In contrast to the high profile Arab refugees issue, publicly inconsiderable attention has been paid so far to the question of Jewish refugees from Muslim, and dominantly Arab countries, mostly due to a combination of international cynicism and domestic Israeli suppression of the matter. Numerous scholarly analyses relating to the Arab – Israeli conflict or process of shaping the contemporary society of Israel tend to treat the matter of Jewish refugees from Muslim countries in a superficial manner or indicating its existence for countering the Palestinian demand for the "right of return".
This study is aimed at focusing on the objective scrutiny of the Jewish-Oriental chapter in the history of the Middle East conflict and Peace Process by posing a question of historical relationship between Arab Jews and Zionist Ideology and re-examining the origins of the Middle Eastern refugee crisis while in the process also reflecting on Arab- Israeli conflict. Modern day research needs to look into this problem of Jewish refugees as an integral issue within the Middle Eastern conflict that also needs to be solved. For this study I will use extensive scholary literature, as well as digitalized articles published online, and also electronic feedback to them. My research will require use of archives resources belonging to British and Israeli academic institutions specialising in the history of the Middle East and North Africa, such as: The National Archives, SOAS Library, Yad Ben Zvi Institute, Misgav Yerushalayim: Center for Research and Study of the Sephardi and Oriental Jewish Heritage, The Van Leer Jerusalem Institute, Babilonian Jewry Heritage Center or Moshe Dayan Center for Middle Eastern and African Studies.

Paper presenter: Dora Carpenter-Latiri (Senior Lecturer-University of Brighton), "The Jewish Tunisian website identity, nostalgia and memory of the senses"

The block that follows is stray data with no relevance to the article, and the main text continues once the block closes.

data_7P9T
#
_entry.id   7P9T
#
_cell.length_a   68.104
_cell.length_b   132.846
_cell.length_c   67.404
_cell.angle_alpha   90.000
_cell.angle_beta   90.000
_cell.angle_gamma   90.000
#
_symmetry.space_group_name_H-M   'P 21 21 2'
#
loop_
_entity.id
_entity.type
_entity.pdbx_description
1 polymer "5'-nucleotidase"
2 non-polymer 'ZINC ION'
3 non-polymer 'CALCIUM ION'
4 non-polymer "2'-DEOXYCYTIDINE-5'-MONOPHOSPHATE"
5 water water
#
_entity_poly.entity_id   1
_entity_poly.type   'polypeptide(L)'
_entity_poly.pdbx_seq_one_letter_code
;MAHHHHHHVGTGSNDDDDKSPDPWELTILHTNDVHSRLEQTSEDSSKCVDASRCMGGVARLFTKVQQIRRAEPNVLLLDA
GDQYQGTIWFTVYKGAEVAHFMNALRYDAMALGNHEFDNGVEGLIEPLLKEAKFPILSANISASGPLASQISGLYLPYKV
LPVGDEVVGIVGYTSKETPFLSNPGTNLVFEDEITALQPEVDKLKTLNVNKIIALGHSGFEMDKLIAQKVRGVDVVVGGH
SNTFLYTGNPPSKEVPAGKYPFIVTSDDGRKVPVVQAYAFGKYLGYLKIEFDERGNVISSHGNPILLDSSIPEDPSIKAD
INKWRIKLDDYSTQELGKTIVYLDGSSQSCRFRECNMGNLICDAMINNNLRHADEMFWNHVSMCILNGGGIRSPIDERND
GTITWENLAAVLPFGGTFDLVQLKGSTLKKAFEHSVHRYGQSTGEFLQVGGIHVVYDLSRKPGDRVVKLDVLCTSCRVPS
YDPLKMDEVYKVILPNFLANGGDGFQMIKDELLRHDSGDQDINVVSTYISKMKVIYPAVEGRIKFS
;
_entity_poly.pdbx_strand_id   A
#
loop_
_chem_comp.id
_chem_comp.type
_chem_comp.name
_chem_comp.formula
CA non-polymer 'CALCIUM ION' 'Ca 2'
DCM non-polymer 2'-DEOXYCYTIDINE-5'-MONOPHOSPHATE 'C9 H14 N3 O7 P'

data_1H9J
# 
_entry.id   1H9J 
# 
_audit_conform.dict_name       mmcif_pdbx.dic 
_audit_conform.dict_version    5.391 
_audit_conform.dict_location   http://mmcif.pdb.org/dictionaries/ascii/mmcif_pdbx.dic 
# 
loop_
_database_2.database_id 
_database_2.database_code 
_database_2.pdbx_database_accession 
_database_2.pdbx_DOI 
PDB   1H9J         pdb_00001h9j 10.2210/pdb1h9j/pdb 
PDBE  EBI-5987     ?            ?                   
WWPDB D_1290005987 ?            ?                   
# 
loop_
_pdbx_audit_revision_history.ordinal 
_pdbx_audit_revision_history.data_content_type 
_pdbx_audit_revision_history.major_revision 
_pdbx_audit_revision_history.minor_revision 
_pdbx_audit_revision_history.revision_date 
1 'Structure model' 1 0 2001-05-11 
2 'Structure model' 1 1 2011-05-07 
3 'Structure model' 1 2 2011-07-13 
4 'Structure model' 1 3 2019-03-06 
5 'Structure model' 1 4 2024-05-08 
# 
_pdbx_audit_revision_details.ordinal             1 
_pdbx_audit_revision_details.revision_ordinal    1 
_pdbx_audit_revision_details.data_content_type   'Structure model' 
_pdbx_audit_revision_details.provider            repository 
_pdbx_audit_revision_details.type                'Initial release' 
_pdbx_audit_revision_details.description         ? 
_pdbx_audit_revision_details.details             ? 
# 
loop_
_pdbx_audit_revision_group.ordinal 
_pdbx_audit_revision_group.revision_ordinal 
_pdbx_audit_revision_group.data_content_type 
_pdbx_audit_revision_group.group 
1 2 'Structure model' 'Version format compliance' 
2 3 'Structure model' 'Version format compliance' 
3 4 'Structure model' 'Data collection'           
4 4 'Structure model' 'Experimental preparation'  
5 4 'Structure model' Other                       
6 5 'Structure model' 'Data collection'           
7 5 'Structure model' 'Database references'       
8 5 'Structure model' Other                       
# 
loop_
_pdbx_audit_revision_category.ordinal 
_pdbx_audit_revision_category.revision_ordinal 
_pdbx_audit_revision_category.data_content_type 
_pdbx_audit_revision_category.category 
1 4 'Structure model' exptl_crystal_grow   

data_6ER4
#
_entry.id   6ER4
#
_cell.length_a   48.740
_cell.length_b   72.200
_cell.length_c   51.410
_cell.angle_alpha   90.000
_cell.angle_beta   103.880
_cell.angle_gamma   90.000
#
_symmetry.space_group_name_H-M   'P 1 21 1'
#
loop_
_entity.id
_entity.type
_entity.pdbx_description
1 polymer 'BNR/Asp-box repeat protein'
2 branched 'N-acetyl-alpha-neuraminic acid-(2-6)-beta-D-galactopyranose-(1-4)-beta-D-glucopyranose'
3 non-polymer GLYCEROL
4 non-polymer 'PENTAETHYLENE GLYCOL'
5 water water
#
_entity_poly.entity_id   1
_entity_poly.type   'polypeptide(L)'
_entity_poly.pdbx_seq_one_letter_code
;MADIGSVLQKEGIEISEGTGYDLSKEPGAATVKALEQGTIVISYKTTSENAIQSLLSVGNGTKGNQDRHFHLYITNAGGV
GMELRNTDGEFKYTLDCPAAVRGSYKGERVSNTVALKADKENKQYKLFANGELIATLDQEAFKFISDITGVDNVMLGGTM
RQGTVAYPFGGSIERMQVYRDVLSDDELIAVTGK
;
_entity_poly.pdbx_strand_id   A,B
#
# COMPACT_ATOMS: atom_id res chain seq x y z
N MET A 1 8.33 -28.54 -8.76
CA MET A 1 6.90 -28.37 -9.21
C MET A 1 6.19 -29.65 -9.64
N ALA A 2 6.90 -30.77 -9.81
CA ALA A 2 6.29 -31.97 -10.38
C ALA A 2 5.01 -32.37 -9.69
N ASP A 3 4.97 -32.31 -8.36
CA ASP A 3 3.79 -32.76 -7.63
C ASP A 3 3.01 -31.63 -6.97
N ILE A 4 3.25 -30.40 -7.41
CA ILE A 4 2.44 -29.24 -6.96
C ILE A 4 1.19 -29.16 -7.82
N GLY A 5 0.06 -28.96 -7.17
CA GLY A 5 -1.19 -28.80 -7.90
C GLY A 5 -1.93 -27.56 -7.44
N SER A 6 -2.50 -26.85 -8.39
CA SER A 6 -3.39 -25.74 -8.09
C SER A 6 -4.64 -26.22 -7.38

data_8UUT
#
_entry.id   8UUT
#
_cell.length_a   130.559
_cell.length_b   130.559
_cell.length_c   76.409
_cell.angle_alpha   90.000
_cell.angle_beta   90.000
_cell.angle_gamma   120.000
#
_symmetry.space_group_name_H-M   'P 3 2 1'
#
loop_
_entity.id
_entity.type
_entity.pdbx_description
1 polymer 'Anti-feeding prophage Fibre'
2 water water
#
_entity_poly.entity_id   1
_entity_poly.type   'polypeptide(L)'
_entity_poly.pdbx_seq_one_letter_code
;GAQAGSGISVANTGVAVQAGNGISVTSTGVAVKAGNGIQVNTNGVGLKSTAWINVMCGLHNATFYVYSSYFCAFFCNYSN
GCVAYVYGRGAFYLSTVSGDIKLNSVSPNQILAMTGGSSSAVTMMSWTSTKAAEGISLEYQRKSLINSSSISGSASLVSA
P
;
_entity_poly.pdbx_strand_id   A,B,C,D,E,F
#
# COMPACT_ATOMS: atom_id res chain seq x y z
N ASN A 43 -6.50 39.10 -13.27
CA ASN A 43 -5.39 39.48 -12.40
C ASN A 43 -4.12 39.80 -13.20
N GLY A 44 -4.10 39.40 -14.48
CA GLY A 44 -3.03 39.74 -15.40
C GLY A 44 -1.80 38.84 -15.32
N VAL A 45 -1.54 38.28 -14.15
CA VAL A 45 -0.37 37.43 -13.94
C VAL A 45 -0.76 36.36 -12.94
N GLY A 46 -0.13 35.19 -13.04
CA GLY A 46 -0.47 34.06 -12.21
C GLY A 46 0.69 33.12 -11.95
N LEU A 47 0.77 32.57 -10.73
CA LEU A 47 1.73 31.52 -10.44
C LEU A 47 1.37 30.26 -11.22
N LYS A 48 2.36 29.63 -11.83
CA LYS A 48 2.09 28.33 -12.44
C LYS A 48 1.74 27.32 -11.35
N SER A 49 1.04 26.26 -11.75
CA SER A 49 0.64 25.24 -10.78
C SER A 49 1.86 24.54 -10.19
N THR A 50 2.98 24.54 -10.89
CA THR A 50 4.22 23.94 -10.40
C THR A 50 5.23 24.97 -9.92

The website is aimed at and produced by Jews whose origins are in Tunisia. Once a significant minority in Tunisia’s population, large numbers of Tunisian Jews emigrated mainly to France or Israel following independence and Arab-Israeli conflicts. The popularity of the site shows that a strong attachment to Tunisia persists among these émigrés and their descendants. For this paper I will explore how the attachment to Tunisia is reflected and expressed in the site and how this allows a specific Jewish-Tunisian identity to be defined. The website as a whole allows the complex identity of post-migration Tunisian Jews to be renegotiated and expressed. I will also explore various expressions of nostalgia, in particular through narratives underlining a strong memory of the senses located in the Tunisian experience. This will be through the exploration of fragments in Tunisian Judeo Arabic within the mainly French website and also through the exploration of Judeo-Arabic music, traditional recipes, sensory memories and the narratives around them on the website. I will show how through interaction with other members of the website, a new and flexible sense of community and continuity with the Tunisian Jewish way of life is asserted. Taking a cue from Seremetakis (1994) influential work on perception and memory as material culture in modernity, I will also explore how the site is a materialisation of marginalised historical representations based on perceptions, senses and emotions reinvented and redefining the meaning of Diaspora for Tunisian Jews.